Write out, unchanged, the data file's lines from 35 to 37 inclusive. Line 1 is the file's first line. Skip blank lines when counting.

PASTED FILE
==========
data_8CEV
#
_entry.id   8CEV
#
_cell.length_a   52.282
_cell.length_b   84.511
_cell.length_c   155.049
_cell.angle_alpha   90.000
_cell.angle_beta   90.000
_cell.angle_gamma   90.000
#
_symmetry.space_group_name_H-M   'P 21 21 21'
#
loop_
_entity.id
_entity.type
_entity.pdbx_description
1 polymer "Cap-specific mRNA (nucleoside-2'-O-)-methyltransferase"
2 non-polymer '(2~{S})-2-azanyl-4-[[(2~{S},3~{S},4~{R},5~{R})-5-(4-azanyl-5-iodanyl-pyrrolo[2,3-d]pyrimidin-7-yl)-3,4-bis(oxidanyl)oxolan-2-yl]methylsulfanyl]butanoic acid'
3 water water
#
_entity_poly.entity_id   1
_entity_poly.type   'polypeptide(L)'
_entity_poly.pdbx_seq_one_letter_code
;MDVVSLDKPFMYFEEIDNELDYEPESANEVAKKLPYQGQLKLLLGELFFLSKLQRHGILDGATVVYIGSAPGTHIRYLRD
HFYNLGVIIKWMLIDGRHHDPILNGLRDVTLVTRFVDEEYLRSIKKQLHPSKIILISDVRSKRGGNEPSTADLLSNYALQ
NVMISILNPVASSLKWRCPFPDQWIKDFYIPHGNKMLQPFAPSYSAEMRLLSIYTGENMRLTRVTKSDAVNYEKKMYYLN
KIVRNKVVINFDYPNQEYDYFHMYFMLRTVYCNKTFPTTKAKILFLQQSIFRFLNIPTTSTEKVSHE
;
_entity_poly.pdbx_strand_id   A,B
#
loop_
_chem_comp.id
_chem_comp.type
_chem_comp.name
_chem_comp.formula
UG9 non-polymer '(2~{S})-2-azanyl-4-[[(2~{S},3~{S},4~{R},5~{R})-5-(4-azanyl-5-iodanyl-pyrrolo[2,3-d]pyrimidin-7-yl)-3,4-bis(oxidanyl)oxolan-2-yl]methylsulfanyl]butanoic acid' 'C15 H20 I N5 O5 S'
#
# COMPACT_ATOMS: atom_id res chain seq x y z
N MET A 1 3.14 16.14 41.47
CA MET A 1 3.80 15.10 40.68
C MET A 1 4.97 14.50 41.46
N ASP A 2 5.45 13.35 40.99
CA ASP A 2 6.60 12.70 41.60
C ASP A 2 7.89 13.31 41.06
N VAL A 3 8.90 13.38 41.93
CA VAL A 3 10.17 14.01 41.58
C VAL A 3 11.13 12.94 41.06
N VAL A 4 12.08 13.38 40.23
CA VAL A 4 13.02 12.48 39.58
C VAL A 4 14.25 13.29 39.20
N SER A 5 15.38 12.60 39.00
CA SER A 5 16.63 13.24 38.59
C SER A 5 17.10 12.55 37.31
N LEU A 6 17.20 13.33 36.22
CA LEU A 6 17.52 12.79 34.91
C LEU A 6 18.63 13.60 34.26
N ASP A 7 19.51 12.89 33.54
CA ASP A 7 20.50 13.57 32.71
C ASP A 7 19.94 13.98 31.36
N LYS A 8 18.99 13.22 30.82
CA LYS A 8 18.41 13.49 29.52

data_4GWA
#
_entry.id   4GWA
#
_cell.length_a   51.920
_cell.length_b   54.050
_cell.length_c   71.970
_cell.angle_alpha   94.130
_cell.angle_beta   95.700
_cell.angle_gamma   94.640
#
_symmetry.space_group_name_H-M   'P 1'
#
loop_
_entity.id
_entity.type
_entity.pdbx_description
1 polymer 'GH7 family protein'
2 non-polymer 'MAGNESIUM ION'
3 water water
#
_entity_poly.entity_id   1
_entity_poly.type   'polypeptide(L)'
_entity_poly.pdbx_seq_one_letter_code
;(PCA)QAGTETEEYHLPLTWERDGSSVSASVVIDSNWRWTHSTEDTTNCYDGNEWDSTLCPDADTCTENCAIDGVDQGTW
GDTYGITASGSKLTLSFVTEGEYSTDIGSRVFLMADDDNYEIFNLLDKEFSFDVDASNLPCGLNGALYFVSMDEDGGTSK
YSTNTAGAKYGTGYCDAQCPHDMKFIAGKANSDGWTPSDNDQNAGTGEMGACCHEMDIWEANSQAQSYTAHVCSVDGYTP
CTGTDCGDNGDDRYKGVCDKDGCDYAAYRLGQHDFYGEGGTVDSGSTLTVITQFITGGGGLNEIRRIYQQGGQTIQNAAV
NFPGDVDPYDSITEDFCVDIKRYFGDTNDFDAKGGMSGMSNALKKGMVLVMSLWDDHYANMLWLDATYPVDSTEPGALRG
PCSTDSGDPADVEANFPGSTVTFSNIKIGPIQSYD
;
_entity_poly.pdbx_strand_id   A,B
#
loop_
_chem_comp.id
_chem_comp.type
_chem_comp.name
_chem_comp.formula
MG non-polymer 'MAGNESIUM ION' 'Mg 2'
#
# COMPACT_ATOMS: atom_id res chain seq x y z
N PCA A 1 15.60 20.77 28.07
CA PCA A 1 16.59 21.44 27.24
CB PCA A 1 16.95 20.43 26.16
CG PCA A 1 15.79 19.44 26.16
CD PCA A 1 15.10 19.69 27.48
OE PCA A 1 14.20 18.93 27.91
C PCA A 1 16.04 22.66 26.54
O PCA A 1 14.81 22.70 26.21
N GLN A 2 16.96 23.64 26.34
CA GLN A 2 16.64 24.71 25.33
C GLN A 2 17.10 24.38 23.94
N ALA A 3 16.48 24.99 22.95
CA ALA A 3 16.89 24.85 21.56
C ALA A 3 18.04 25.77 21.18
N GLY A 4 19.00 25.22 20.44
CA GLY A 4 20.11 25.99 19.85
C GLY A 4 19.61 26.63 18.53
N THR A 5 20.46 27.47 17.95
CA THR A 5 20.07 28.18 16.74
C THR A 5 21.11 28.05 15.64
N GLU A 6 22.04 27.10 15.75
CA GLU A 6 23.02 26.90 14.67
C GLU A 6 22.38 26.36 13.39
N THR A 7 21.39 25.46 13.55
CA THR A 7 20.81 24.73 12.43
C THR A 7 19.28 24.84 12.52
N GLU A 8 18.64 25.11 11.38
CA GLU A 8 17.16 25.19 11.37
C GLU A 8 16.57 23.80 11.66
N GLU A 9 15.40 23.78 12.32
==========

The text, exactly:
_chem_comp.name
_chem_comp.formula
UG9 non-polymer '(2~{S})-2-azanyl-4-[[(2~{S},3~{S},4~{R},5~{R})-5-(4-azanyl-5-iodanyl-pyrrolo[2,3-d]pyrimidin-7-yl)-3,4-bis(oxidanyl)oxolan-2-yl]methylsulfanyl]butanoic acid' 'C15 H20 I N5 O5 S'